Today’s interview spotlights a special guest of mine, Jim Dixon or Soapy, as he is known in the clowning world. To take a quote from his own webpage:
“Soapy has been providing entertainment for the Wichita and surrounding area for 18 years. His number of performances is now in the range of 1800, and the education of other clowns is the next step.”
Clowning is not simply painting on a big smiley face, donning some goofy clothes, and running around, tripping and falling for comic relief.
Clowning truly is an art form, and it should be appreciated as such. It incorporates so many different disciplines: face painting, makeup, storytelling, skits, gags, balloons, balancing, juggling, slapstick comedy, costumes, and more.
Now, let’s talk to Jim and learn a little more about the industry from an insider perspective.
Tell me Jim, how did you get started in your career as a clown?
“The answer to that probably isn’t what most people would like to hear; but the truth is I got into it as a ‘for profit’ job, because I saw the potential after having taken a class at a local rec center. I took the class for stress relief, because I was going through a really terrible period in my life; and the instructor said that I was good and he would pay me $65 a birthday party to do it for him; and after a while I decided to break off and do my own. For probably a decade, I was a ‘for profit’ clown. I did not love clowning as a craft, I loved the income that it could provide. It wasn’t until Master Clown, Jim Howell paid me one of the most amazing compliments ever that I realized that, “Hey, I actually do love this”.
Another factor that made me realize how much I love clowning was that I started working at night and realized that I physically couldn’t do working at night, working during the day, and clowning on weekends. So I decided to retire and it took about two weeks before I realized I couldn’t give it up, I actually liked doing it.”
Jim, what factor has helped you the most in your current success as a performing clown?
“I would say it’s my mild autism. I didn’t know I had it until I was diagnosed with it at 40 years old, and suddenly everything started making sense. As far as how it helps me with bein a clown, I become obsessed with things that I like doing. I become obsessed, and because of that I’ve taken my clowning past what most people would have stopped at. Also, I see patterns. Because I see patterns, I think it helps me in both skits, balloons, and comedy magic. I see patterns of behavior in people, so I can anticipate better and when I anticipate better I can prepare better.”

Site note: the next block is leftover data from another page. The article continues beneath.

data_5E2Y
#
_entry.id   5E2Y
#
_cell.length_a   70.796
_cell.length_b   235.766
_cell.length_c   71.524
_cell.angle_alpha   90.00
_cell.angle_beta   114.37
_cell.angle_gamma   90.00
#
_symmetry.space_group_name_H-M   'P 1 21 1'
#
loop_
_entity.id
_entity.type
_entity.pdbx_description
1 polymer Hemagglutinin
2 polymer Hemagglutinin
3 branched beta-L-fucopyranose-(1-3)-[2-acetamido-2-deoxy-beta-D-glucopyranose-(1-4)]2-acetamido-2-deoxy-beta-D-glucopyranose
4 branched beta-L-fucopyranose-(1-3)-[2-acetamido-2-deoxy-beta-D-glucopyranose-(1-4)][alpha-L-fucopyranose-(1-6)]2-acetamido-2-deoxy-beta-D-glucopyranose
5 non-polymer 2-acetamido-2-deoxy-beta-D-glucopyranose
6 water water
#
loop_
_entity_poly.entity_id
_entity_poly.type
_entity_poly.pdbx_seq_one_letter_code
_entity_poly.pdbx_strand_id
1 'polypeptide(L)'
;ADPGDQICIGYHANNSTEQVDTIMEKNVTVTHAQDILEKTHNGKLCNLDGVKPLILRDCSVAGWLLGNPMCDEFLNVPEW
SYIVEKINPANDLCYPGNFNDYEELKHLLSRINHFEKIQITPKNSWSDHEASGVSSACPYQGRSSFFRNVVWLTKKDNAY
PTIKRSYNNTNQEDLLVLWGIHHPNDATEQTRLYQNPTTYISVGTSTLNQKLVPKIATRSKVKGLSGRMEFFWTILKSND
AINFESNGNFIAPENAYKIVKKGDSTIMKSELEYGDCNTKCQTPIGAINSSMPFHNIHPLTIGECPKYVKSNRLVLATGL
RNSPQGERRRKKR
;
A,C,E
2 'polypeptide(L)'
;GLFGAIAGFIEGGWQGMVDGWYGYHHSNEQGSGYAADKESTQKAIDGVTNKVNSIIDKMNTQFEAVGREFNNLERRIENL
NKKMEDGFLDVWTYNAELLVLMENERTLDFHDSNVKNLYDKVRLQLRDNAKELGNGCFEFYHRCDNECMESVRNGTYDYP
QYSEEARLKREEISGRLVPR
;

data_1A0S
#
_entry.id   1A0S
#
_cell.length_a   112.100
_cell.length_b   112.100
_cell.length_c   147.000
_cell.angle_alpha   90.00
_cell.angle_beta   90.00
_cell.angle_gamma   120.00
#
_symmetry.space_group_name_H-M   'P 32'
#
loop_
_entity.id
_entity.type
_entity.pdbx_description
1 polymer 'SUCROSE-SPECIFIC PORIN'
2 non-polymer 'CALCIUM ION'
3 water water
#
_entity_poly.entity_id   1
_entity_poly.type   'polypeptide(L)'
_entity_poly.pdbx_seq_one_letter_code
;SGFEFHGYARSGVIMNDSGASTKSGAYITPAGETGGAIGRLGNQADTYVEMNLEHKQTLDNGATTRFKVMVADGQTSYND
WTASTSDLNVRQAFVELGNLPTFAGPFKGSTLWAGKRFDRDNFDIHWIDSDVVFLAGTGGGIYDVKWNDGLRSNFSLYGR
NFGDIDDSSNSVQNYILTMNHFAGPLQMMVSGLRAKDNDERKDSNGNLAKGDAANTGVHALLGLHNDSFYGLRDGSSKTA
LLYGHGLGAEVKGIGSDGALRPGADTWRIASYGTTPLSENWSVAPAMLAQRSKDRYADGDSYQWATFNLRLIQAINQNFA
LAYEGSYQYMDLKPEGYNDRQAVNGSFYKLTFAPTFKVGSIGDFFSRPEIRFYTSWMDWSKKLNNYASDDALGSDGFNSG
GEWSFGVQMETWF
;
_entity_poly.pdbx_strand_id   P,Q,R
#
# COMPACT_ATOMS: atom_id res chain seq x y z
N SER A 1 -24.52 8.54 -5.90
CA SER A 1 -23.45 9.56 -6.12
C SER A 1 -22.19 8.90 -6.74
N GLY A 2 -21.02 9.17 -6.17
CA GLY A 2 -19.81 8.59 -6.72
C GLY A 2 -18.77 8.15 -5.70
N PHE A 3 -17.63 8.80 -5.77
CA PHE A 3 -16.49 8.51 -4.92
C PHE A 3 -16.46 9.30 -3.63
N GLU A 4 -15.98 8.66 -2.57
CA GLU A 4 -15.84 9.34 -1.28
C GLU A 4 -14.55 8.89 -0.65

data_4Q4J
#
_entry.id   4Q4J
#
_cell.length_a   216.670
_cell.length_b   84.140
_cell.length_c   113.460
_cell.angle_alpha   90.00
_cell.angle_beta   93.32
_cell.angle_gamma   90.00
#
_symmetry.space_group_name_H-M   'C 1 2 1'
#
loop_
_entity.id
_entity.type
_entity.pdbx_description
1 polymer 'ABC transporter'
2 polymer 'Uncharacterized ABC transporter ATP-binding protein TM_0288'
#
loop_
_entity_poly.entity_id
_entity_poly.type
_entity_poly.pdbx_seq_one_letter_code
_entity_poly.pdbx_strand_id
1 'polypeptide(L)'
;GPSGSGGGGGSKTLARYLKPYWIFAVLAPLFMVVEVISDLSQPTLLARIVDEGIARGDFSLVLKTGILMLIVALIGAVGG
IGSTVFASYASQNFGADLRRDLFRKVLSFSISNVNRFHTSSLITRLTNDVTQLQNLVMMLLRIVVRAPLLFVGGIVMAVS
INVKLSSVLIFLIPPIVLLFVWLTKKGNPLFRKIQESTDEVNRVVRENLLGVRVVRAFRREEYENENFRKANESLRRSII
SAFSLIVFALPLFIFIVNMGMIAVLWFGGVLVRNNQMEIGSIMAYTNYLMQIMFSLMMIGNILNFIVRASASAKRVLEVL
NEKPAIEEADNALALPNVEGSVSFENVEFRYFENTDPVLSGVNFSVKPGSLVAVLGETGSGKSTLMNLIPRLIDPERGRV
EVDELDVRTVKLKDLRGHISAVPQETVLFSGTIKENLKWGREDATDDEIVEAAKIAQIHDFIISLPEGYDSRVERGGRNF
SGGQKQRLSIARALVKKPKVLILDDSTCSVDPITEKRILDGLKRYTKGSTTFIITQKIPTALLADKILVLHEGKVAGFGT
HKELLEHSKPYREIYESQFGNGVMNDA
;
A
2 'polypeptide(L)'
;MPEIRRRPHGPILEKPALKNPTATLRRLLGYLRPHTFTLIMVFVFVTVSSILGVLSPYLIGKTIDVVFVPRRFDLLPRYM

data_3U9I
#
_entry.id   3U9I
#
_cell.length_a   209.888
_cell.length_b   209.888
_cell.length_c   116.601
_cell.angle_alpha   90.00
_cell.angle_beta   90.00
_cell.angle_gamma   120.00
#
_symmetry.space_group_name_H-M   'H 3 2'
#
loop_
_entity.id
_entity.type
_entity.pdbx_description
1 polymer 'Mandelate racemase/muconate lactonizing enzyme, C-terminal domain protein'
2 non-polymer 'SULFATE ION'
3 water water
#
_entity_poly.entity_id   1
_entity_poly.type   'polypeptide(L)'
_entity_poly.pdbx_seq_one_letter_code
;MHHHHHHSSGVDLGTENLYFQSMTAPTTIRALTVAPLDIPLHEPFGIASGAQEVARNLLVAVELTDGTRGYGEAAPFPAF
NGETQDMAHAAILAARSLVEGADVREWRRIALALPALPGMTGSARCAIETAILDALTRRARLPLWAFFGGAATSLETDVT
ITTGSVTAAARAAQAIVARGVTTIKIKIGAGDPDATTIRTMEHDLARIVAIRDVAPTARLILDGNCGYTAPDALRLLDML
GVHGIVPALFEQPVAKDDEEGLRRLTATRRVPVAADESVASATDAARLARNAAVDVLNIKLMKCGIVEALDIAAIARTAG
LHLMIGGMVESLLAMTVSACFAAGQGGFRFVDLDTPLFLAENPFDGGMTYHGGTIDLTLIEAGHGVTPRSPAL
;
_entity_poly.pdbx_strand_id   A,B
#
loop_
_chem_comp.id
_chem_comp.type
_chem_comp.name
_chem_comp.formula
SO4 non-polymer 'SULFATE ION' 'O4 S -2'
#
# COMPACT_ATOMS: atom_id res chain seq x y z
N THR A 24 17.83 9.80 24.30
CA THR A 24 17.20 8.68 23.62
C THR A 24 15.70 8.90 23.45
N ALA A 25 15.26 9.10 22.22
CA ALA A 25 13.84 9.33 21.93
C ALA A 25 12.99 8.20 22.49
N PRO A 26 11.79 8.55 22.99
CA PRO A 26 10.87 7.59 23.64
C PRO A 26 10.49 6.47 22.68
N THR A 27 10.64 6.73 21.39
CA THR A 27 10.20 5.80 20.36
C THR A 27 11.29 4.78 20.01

Makes good sense, the better prepared you are, the better you will think on your feet (so to speak).
Okay, if you could attain any goal with your clowning, what would you hope to attain?
“The answer is: I want to see the industry completely improved. I want to see the industry, as a whole, develop a sense of pride and quality that would make it less scary to people.
I would want to see the industry, as a whole, become something that everybody wants to do, instead of everybody wanting to make fun of it and make fun of it in a bad way, not the way it should be made fun of.
It’s the industry that I want to see improve. So if I could attain a goal for myself, it would be to be a good teacher, where I would make a difference in the success of clowning, because the problem with clowning right now is that anybody can pretty much do it. There is no restrictions on anything. Its an industry where you can throw on a little makeup and some pajamas, call yourself a clown, and start doing birthdays, and what that does is it kills the industry. My goal that I would love to see is to have education or at least help with the education of new clowns.”
Learn more about Jim “Soapy” Dixon through his website: http://sillysoapy.com/
You can also learn more about the art of clowning at: